Dec. 8, 2014 – In the annual review of significant state and federal court decisions, Milwaukee attorneys Michael Brennan and Beth Ermatinger Hanan recap 19 cases, covering criminal and civil decisions that interpret or impact Wisconsin law.
In “Top 9 Recent Wisconsin Supreme Court Decisions,” Hanan covers state cases affecting large and small businesses, trial procedure, and the constantly evolving expectations of privacy against a backdrop of ubiquitous electronic devices.
From wrongful death to federal preemption, from the business judgment rule to the Fourth Amendment, Hanan pinpoints the legal issues and court’s holdings.
For instance, Hanan highlights a case in which the court upheld a warrant that allowed police to obtain cell tower and GPS data to pinpoint a murder suspect’s location. However, Hanan suggests that technology will continue to outpace the law in this area.
“It remains unclear as to how the purchase of goods that can be traced in real time affects the inquiry,” Hanan notes. “And, because cell phones may be located in places where the expectation of privacy is great, or, in contrast, almost nonexistent, law enforcement seldom can anticipate where the tracking will lead.”
Meanwhile, in “Top 10 Recent Wisconsin Federal Court Decisions,” Brennan explains decisions that, although not binding on Wisconsin courts, “still affect how Wisconsin law develops and is argued, including in cases pending in Wisconsin state trial and appellate courts.” The decisions cover both statutory-based and common law claims.
“Sometimes I feel like we are all trying to catch chickens, so that experience comes in handy, too.” – The Hon. James D. Peterson of the U.S. District Court for the Western District of Wisconsin in a “10 Questions” interview.
On Brennan’s list are three notable cases decided this year by Wisconsin federal courts involving the Wisconsin Deceptive Trade Practices Act, which prohibits fraudulent representations in certain business transactions.
Switching gears, Milwaukee attorney Arthur Harrington and lawyer-to-be Amy Heart explain a new financing option for installing energy upgrades to existing buildings in “Energy Upgrades: Creative Financing for Commercial Property.”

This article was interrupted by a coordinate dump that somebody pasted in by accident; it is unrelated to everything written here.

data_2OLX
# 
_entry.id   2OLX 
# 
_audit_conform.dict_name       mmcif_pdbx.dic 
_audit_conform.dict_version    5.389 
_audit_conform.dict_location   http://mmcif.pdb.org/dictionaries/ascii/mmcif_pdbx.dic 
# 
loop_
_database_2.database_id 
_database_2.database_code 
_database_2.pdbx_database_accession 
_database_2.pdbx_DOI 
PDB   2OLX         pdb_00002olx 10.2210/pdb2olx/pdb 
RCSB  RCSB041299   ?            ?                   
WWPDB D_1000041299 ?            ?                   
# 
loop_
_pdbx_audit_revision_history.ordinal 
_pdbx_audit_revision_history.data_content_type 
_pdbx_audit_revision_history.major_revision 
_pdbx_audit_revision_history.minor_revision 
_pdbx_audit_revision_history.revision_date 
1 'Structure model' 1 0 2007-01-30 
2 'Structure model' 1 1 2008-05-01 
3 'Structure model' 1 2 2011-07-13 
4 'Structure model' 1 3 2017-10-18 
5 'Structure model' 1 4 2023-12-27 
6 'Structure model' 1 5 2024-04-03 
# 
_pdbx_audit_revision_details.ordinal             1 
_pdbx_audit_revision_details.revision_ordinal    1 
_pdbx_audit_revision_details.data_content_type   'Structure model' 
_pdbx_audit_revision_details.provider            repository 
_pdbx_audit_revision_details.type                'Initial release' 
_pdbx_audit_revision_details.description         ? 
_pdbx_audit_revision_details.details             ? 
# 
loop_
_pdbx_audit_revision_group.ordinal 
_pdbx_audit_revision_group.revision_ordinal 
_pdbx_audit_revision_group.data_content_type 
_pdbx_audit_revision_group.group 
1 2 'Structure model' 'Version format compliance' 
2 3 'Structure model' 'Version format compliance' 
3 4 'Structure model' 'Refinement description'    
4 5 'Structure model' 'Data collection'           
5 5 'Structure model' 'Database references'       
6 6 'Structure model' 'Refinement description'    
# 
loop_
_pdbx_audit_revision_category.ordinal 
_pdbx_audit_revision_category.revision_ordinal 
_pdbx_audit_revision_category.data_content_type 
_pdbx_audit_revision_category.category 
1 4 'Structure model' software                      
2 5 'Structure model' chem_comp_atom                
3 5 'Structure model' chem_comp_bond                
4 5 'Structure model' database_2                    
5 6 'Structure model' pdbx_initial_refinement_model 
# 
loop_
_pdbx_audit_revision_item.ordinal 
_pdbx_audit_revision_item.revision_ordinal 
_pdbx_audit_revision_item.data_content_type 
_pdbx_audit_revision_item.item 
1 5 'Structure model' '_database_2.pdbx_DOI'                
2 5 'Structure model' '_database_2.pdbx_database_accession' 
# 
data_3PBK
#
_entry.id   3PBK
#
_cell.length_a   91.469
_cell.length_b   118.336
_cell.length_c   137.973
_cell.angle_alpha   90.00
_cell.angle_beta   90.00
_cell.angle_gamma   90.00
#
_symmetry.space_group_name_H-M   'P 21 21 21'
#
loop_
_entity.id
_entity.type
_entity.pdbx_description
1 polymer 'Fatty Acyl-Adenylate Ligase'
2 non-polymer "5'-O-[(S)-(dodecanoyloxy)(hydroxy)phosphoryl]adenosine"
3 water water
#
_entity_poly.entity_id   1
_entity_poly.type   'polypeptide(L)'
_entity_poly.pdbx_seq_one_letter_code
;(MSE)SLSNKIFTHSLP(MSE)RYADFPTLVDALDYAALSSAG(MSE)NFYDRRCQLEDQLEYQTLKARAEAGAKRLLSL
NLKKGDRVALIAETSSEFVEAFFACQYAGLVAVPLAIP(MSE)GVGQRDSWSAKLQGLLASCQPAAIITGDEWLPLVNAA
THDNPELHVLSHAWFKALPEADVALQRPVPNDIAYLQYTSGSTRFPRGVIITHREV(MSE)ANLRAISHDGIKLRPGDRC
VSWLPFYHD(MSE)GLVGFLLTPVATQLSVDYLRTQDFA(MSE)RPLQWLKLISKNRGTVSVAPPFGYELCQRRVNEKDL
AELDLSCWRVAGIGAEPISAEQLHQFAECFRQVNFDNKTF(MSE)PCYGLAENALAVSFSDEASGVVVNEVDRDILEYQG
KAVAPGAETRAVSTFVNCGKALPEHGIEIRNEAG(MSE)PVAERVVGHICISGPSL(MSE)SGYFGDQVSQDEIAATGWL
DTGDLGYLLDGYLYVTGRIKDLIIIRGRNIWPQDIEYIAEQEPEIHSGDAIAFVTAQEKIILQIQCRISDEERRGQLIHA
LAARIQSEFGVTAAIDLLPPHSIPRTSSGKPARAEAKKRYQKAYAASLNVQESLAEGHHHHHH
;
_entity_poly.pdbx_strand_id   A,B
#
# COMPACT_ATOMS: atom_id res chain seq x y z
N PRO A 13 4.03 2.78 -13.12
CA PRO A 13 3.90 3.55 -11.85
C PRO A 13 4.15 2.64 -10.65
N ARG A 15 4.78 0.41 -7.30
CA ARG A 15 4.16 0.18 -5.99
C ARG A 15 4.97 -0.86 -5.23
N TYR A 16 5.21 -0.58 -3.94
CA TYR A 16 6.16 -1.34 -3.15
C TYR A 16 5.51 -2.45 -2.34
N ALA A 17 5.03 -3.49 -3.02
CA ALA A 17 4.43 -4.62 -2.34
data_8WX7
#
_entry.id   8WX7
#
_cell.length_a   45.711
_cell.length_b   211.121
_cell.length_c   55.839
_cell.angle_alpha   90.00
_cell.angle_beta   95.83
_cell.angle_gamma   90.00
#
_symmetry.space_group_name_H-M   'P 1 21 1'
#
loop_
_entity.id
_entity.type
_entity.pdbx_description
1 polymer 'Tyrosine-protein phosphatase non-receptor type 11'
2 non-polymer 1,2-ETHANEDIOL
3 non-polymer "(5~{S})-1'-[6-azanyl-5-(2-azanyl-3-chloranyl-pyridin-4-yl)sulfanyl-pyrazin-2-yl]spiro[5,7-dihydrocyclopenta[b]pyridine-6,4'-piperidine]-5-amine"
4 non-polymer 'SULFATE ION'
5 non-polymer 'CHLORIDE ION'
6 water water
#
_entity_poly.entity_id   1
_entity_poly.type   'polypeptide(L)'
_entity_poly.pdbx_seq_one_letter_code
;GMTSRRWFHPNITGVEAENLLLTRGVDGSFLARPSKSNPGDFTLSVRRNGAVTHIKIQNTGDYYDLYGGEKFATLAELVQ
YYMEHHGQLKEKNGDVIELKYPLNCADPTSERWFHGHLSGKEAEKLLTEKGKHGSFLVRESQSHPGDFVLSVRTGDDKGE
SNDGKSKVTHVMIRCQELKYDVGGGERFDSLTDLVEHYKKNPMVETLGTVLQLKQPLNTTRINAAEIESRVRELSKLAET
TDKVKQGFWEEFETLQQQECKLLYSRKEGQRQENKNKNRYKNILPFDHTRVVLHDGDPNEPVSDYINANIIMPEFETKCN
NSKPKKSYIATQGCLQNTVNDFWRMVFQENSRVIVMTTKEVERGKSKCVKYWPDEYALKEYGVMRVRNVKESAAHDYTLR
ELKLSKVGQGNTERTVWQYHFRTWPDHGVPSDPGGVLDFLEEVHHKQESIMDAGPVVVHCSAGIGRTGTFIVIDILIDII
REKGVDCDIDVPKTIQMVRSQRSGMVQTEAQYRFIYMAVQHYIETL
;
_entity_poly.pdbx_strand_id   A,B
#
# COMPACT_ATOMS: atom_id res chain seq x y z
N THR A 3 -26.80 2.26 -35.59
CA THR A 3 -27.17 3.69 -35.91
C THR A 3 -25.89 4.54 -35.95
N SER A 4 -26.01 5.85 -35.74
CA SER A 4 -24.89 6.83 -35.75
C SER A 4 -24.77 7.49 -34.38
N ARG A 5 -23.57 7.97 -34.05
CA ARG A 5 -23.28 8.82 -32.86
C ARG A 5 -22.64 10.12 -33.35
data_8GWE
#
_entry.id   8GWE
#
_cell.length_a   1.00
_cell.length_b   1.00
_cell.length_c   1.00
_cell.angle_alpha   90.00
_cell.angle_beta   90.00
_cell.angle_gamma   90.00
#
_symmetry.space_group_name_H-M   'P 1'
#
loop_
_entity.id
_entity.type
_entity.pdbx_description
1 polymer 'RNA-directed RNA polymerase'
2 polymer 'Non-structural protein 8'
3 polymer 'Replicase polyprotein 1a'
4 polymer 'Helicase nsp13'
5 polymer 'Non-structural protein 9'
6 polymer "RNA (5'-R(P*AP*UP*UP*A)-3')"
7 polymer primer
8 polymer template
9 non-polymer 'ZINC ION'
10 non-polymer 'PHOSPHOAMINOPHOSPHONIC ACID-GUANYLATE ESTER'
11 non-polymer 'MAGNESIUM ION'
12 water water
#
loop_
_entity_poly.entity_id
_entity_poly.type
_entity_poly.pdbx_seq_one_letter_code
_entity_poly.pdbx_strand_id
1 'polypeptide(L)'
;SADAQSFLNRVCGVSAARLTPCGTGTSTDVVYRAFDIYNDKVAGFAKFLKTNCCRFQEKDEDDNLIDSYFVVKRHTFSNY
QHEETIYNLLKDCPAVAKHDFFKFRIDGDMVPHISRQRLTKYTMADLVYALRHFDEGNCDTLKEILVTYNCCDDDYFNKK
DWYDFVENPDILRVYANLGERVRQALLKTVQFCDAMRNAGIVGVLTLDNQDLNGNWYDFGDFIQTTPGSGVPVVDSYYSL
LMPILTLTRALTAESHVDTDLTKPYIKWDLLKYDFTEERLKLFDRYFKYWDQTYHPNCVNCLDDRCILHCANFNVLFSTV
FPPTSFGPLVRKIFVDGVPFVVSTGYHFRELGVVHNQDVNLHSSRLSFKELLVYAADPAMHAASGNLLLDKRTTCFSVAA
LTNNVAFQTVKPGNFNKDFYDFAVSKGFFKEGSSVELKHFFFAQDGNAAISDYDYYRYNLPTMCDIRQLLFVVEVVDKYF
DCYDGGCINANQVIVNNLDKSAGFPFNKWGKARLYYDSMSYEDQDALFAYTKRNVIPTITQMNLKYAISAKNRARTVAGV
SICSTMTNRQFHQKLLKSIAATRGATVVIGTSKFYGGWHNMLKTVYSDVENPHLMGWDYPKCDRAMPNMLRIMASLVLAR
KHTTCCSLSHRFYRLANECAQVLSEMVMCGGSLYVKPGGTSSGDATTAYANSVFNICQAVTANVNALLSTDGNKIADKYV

“Wisconsin lawyers should learn about the options that are available to meet their clients’ increasing concerns and interests in this area,” the authors write.
The authors note that Wisconsin recently became one of more than 30 states that authorize Property Assessed Clean Energy (PACE) programs, a public-private funding mechanism, and lawyers who represent lenders, commercial building owners, and municipalities will play an important role when facilitating clean energy projects.
Columns and Viewpoints
10 Questions: James D. Peterson recently filled a judicial vacancy on the U.S. District Court for the Western District of Wisconsin. In “Jim Peterson: On Catching Chickens and Becoming a Federal Judge,” Peterson discusses his unusual path to the bench.
101: Interlocutory appeals can disrupt litigation midstream, but in “How to Appeal Mid-Litigation Decisions,” Madison attorney Kimberly Alderman explains that, in some instances, “waiting to appeal a nonfinal judgment or order can cause great prejudice to a litigant.”
Ethics: Are you an in-house counsel? In “Not All Counsel from a Lawyer is Legal Advice,” attorney Dean Dietrich – vice chair of the State Bar Professional Ethics Committee – notes that some advice could be considered business advice and thus not protected from discovery and disclosure in a litigation matter.
On Balance: Do you have “grit?” Research shows that grit is a significant predictor of success in different domains, explains attorney Paula Davis-Laack in “Grit: A Critical Success Strategy.” Possessing grit can help attorneys overcome stumbles and continue toward long-term goals. But how does one develop grit? Read the article and find out.
Managing Risk: Did you know that communication mistakes are among the most frequent grievances filed with the Office of Lawyer Regulation (OLR)? Attorney Tom Watson of Wisconsin Lawyer Mutual Insurance Company provides some communication strategies in “’What we have here is a failure to communicate!’”
As I See It: In “Finding the Middle Ground? Allowing Depositions in Criminal Cases,” Wauwatosa lawyer Kaivon Yazdani makes the case for allowing attorneys to depose witnesses in criminal cases, a proposal with strong opposition from prosecutors.
Final Thought: The year 2015 marks the 800th anniversary of the Magna Carta, signed in 1215. In “800 Years of Magna Carta! Why Celebrate?” Madison attorney and former State Bar President John Skilton explains the lasting significance of this “Great Charter.”